Ensure that any online organization that you work with connects you to a California licensed healthcare professional so that your ESA letter is valid—having an improperly issued ESA letter may lead to a denial of your ESA accommodation request.
If you need an ESA letter from a licensed healthcare professional, ESA Doctors can connect you to one online. To start the process, complete the online questionnaire at the link below.
Which Laws Protect my ESA from Landlords, Apartment Managers, and HOA’s?
Landlords that attempt to discriminate against people with emotional support animals will have a hard time winning their case due to the protections that ESAs have under the Fair Housing Act and California law.
The Fair Housing Act (FHA) prohibits discrimination against disabled individuals and requires housing providers to accommodate people with physical and mental impairments that limit one or more major activities such as depression, severe anxiety, PTSD, or bipolar disorder.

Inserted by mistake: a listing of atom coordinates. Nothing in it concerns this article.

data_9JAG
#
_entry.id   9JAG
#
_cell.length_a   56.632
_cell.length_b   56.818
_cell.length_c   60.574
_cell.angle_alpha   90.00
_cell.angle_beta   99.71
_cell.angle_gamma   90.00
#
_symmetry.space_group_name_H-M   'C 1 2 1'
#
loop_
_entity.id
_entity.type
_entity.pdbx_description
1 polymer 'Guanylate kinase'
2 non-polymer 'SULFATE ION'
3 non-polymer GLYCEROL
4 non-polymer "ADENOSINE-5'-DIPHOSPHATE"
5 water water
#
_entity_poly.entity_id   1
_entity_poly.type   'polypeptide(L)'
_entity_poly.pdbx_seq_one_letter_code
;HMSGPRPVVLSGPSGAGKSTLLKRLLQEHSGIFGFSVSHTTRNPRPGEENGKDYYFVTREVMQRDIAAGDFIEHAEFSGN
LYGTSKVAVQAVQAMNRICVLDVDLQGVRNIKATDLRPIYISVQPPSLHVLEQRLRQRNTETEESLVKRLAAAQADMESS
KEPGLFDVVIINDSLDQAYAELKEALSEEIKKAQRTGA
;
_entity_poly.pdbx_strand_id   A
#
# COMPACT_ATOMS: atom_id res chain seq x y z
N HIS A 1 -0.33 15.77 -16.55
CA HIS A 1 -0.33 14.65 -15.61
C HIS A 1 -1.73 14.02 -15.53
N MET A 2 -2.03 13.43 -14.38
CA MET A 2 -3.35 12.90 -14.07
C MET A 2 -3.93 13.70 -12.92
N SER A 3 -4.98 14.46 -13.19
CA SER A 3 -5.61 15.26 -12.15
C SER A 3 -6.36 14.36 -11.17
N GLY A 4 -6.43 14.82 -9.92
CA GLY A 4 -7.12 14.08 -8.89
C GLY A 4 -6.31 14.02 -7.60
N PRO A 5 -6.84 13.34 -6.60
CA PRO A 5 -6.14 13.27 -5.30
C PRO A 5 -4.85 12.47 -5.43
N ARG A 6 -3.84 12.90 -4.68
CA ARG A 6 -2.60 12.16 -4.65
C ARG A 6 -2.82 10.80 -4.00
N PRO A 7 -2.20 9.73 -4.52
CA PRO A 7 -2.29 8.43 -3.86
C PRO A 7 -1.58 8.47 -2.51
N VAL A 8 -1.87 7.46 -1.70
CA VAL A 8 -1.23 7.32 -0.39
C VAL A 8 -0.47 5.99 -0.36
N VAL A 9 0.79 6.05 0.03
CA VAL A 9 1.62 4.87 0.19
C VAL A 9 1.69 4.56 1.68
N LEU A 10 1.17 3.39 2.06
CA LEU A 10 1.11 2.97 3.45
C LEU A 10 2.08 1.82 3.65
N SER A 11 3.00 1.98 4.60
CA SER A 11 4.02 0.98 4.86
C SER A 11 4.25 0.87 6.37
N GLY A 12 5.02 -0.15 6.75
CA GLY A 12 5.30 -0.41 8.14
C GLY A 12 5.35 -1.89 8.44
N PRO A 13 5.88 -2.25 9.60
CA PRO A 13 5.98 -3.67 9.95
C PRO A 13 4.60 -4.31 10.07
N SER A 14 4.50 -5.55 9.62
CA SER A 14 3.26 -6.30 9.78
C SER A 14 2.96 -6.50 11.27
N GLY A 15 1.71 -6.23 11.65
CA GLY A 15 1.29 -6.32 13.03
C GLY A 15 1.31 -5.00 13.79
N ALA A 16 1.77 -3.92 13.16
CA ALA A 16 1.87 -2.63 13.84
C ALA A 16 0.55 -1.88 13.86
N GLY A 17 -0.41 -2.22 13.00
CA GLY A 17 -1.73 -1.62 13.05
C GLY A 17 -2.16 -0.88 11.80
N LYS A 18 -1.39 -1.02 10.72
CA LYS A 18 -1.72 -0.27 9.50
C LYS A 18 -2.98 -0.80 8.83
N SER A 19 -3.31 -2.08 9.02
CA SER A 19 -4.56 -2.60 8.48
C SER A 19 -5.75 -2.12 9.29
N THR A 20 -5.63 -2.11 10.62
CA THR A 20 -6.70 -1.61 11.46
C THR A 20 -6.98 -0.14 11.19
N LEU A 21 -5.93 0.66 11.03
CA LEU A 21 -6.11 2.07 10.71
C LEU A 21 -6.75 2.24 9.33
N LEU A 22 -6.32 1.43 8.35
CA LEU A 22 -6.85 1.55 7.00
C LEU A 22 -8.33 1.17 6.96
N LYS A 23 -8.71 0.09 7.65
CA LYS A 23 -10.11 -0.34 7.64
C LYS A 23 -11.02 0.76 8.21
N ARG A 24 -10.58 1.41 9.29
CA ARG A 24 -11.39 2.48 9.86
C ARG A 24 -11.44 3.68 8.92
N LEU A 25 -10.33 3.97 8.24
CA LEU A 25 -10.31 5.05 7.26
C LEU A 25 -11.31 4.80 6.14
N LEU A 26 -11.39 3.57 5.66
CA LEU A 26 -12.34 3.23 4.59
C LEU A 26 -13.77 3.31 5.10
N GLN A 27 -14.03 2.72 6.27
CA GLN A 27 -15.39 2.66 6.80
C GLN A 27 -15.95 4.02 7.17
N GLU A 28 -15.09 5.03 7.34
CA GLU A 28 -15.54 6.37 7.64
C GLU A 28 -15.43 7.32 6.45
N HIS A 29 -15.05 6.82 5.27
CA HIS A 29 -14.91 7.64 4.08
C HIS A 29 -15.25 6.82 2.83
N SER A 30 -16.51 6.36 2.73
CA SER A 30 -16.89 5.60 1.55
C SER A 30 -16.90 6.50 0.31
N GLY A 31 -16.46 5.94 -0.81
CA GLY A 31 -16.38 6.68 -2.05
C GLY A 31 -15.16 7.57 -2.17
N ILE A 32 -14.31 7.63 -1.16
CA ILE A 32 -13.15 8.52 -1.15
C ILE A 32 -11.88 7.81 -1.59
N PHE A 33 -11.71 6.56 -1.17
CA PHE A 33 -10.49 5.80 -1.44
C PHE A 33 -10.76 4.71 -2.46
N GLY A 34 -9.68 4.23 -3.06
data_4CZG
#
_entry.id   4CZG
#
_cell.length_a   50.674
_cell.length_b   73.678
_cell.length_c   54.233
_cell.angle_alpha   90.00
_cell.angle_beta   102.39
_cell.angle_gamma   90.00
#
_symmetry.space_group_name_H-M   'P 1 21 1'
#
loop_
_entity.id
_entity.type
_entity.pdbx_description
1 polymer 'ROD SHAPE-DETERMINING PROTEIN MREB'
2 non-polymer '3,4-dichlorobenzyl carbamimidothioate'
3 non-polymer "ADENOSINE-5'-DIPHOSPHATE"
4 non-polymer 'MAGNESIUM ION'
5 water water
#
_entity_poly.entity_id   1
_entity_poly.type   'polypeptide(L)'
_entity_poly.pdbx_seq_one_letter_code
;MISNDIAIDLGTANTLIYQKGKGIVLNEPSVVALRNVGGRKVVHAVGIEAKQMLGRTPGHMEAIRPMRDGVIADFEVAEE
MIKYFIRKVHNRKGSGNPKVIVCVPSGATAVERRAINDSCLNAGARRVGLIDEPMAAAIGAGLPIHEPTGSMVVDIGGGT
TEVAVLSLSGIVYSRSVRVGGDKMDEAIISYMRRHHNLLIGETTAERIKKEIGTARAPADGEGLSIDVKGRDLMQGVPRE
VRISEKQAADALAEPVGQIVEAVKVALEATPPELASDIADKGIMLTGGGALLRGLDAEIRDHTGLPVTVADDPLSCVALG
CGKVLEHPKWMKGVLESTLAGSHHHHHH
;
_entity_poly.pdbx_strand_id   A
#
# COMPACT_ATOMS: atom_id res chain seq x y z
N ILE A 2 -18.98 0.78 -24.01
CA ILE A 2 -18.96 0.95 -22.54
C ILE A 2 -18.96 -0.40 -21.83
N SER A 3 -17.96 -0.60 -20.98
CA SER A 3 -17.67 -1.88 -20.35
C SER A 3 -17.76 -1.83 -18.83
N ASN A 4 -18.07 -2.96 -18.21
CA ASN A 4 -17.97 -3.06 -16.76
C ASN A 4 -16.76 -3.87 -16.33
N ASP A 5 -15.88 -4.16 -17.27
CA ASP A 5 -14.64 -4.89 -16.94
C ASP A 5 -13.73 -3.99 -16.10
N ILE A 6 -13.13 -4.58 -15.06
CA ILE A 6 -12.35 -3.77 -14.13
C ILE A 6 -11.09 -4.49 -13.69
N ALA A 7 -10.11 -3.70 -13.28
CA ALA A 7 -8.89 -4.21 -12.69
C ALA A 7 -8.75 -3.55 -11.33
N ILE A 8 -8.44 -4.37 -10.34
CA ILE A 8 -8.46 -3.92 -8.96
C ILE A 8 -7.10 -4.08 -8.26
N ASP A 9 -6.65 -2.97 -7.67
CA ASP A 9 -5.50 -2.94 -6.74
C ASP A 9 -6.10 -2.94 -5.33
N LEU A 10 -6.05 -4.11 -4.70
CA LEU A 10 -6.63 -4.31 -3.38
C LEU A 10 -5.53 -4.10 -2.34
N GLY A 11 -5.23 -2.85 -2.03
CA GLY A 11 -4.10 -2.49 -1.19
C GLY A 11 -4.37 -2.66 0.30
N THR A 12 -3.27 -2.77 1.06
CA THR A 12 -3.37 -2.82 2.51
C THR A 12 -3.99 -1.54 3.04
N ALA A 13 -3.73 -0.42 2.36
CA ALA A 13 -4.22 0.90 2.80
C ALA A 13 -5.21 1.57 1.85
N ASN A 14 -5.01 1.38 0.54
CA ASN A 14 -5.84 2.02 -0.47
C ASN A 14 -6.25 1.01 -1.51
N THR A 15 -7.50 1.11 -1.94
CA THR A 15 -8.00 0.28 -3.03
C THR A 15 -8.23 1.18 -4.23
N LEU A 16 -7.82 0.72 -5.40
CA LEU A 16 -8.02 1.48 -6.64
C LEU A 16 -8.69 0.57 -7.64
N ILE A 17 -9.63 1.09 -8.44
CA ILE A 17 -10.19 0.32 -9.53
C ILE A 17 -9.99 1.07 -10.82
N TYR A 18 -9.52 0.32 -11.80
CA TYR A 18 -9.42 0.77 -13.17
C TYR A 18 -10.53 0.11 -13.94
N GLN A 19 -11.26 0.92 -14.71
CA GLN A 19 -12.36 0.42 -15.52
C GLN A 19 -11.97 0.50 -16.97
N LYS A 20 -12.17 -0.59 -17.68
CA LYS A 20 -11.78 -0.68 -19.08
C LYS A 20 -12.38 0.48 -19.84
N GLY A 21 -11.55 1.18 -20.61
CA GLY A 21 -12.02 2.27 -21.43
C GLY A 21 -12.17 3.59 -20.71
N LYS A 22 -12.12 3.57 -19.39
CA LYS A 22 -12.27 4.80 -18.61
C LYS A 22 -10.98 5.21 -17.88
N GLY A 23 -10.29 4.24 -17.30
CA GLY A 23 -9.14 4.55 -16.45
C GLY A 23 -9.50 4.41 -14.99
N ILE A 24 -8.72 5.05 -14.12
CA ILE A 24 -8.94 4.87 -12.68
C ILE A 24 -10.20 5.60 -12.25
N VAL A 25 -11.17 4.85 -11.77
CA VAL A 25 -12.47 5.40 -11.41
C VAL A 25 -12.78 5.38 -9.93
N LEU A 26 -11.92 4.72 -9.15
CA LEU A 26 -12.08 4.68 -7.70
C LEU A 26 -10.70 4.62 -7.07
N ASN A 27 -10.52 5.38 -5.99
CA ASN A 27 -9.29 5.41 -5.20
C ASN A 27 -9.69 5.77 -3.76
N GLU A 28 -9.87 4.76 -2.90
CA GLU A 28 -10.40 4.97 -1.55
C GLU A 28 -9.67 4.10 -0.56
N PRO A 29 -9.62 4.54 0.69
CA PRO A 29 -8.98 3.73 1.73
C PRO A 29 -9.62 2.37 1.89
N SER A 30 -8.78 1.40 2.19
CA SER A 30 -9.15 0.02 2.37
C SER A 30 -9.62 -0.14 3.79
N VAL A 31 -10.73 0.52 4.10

Under HUD’s guidelines, landlords, co-ops, HOAs, and other housing providers must reasonably accommodate ESAs free of charge (that means no pet fees or deposits are allowed). Housing providers also can’t deny an ESA because of its size, weight, or breed. Emotional support animals are considered assistance animals, not pets; therefore, they are exempt from pet policies that a building may have.
California Housing Laws align with the Fair Housing Act and provide similar protections for California residents with emotional support animals.
To prove to your landlord that you require an ESA, you must have an ESA letter which can come from a psychiatrist, psychologist, registered nurse, social worker, doctor, or other licensed mental health professional. Landlords are not permitted to ask for specifics about your disability or demand a diagnosis or medical records.
In cases where the landlord wrongfully refuses a tenant’s emotional support animal, the tenant can file a complaint with the Department of Housing and Urban Development within California.